"If you create a friendly atmosphere, you can extract money more easily," Arrington said. "If they can develop relationships on the site, they can develop a successful model."
Enderle points out that, from a content perspective, the photos on Zivity seem more like a throwback to the pinup girls from the 1950s and 60s than the more graphic, very profitable porn underbelly of the 21st century Internet.
The challenge for Zivity will be to convince people to pay for tamer entertainment than the hardcore pornography they can find elsewhere on the Web, often for free.
"Will people pay for something that isn't really pornography? If this was something that was going on in the 50s, I would say absolutely," Enderle said. "There's a possibility that there's a market here, but it's not following any model that people would be willing to pay for in the current time period. ... It has a niche, but if you're really going to establish the pay side of the Internet, it needs to have a broader audience."
David Card, the vice president and research director at Jupiter Research, agreed.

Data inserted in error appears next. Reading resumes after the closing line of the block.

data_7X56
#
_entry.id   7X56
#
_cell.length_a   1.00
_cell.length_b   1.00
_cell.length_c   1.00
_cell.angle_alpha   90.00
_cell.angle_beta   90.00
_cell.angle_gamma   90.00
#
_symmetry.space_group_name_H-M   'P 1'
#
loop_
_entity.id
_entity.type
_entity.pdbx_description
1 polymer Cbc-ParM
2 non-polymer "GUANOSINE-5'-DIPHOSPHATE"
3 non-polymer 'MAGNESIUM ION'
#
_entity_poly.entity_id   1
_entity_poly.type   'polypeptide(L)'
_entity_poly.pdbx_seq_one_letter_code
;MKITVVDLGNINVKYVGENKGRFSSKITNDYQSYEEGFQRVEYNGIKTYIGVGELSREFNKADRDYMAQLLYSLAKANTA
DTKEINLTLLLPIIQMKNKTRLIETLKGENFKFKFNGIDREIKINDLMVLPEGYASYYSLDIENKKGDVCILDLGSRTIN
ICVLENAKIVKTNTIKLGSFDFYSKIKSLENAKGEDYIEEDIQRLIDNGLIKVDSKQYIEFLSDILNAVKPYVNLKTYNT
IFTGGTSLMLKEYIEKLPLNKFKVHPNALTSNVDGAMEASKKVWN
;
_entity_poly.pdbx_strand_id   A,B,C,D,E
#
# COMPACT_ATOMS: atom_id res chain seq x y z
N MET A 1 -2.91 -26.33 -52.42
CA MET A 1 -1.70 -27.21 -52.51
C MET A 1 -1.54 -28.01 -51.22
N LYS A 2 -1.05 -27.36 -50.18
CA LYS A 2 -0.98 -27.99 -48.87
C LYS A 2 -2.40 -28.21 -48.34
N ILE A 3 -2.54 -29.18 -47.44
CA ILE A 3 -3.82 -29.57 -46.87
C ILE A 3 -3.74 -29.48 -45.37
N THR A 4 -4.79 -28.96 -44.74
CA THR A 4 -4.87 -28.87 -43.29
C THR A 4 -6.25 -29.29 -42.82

"I'm a little skeptical that people will pay a whole lot for soft core or nudity," Card said. "People are going to have to want to pay for this whole voting experience. … It doesn't feel like Facebook and MySpace."
Card says that, more than a social network, Zivity feels like another voting Web site, HotorNot.com, which sold for a reported $20 million earlier this year.
But no matter what anyone says, Banister remains hopeful and is focused on getting eyeballs to the site.
"Our job is to go out and get 2 million [users]," he said. "We think those 2 million are definitely there for the taking and could grow far, far beyond that."